Twelve years ago, SFU lecturer Luba Banuke was given five years to live by her doctors.
On Aug. 10, she’ll celebrate a decade since her life-saving transplant with a donor.
A lecturer at Simon Fraser University, Banuke was planning a trip to Europe with friends in September 2007 when she started feeling sharp pains in her ribcage.
After being prompted by her daughter to go see a doctor, Banuke received the news no one wants to hear: terminal cancer.
Banuke was diagnosed with T-cell lymphoma, a rare type of cancer affecting the cells that defend the body from germs.
She was diagnosed at stage IV, an indication that the cancer had already spread. Doctors gave her a maximum of five years to live.
Survival rates for women with T-cell lymphoma are only 20 per cent; for men it’s even lower at 10 per cent. She felt more ill by the day and her organs started to become enlarged and push against each other.
“It was bad news after bad news after bad news,” she told the Courier by phone.
The doctors convinced her to start chemotherapy immediately and Banuke began the treatments at Vancouver General Hospital in October 2007.
The brutal regimen lasted six months — three weeks on, two weeks off. Positive results were not forthcoming. Three rounds of chemotherapy yielded little.
“My cancer was not getting better at all — in fact, it was getting worse,” she said.
By the time the third round of treatments finished in June 2009, Banuke was no better than when she started.
“I was dying,” she said.
The ineffectiveness of her chemotherapy left Banuke with only one option: a bone marrow transplant. It was a risky proposition and her oncologist gave her a 20 per cent chance of survival.
Banuke was reticent to go through with the operation. It would have meant starting a new, even more aggressive course of chemotherapy aimed at reducing her body’s reaction to the transplant. If the previous treatments were a form of medical carpet bombing, this was napalm.
That reality led to some tough discussions in her family. Banuke was tempted to just live out what little time she had left, rather than continue her suffering for what was essentially a long-shot.
Her family had other ideas though.
“My daughter was not going to have it,” Banuke laughed.
Through stubborn, loving insistence, she convinced Banuke to keep up the fight and sign up for the transplant.
The hardest step from there was to find a matching donor. Unlike other transplants, blood type was not the primary factor in this case — it was HNA, or human neutrophil antibodies, which can cause fatal reactions in transplant patients.
The nature of procedure resulted in a limited pool of candidates. The only person in her family who might be suitable was her sister, but tests later revealed they were not a match.
The search radius was extended, potentially adding years to the search for the right donor.
That’s when Banuke’s luck changed. Within the space of two months, a donor had been found.
Following an aggressive course of chemo to prepare her for the operation, on Sept. 30, Banuke underwent a bone marrow transplant.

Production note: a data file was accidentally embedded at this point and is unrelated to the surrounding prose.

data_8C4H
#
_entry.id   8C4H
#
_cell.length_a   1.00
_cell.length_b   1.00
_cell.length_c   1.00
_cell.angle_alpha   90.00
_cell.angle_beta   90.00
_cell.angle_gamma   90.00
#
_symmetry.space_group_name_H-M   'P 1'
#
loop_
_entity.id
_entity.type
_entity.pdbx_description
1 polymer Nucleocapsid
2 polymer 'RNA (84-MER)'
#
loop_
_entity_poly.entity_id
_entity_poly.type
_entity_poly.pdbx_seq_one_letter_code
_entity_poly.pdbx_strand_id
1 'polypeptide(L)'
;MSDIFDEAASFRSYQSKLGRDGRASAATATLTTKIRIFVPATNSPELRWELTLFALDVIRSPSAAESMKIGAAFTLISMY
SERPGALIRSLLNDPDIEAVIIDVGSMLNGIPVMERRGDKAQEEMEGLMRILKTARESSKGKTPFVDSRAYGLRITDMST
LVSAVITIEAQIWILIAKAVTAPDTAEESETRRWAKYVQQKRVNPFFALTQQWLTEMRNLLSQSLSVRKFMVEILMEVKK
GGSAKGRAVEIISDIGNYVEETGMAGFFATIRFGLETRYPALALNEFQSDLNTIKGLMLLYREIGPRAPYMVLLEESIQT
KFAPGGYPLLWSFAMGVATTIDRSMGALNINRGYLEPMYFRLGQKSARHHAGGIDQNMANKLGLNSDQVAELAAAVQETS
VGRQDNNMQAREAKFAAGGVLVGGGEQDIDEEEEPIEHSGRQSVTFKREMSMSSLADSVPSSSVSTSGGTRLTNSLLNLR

The recovery was horrible. Her body was rejecting the transplant and, for a year, Banuke was constantly sick.
On top of everything, her donor had a different blood type. Since blood cells are produced in the bone marrow, following the transplant an amazing thing happened; Banuke’s blood type changed.
Interestingly, so too did her palate. Having never been one for desserts, suddenly Banuke found she had a sweet tooth and could attribute the change to nothing other than her new blood.
Slowly, Banuke began to recuperate. Hope returned and after the first year she started to feel better.
Feeling much better three years after the fact, Banuke decided it was time to reach out to the person who saved her life. She contacted the agency that organised the transplant and asked them to pass on her email to her donor.
A few months later, she had his email and his name; Steve.
Steve, who currently lives in Virginia, is an active member of the American armed forces, and asked that his last name not be published.
Having exchanged emails, Banuke and Steve agreed to meet up. In March 2013, Steve flew to Vancouver to attend Banuke’s grandson’s bar mitzvah, a celebration Banuke would have missed were it not for his marrow donation.
“There were tears, tears, tears,” Banuke recalled of picking Steve up from YVR almost six and a half years ago now.
Their kinship has only grown stronger. Banuke thinks of Steve as an adopted son and she says he calls her family his “Vancouver family.”
They have travelled the world together, from New York to Namibia.
Steve returns to Vancouver this weekend to celebrate a decade of friendship and good health. While he is only in town for the weekend, Banuke says they’ll make the most of it.
Banuke knows she is lucky. She is grateful for the attentiveness of the doctors and nurses who got her through such the ordeal. Thanks to them, and notably Steve, Banuke got a life extension – and at 70, she’s taking full advantage.
“When I hear people talking negatively [about Canadian healthcare], for me it was unbelievable,” she said. “I met the biggest hearted people.”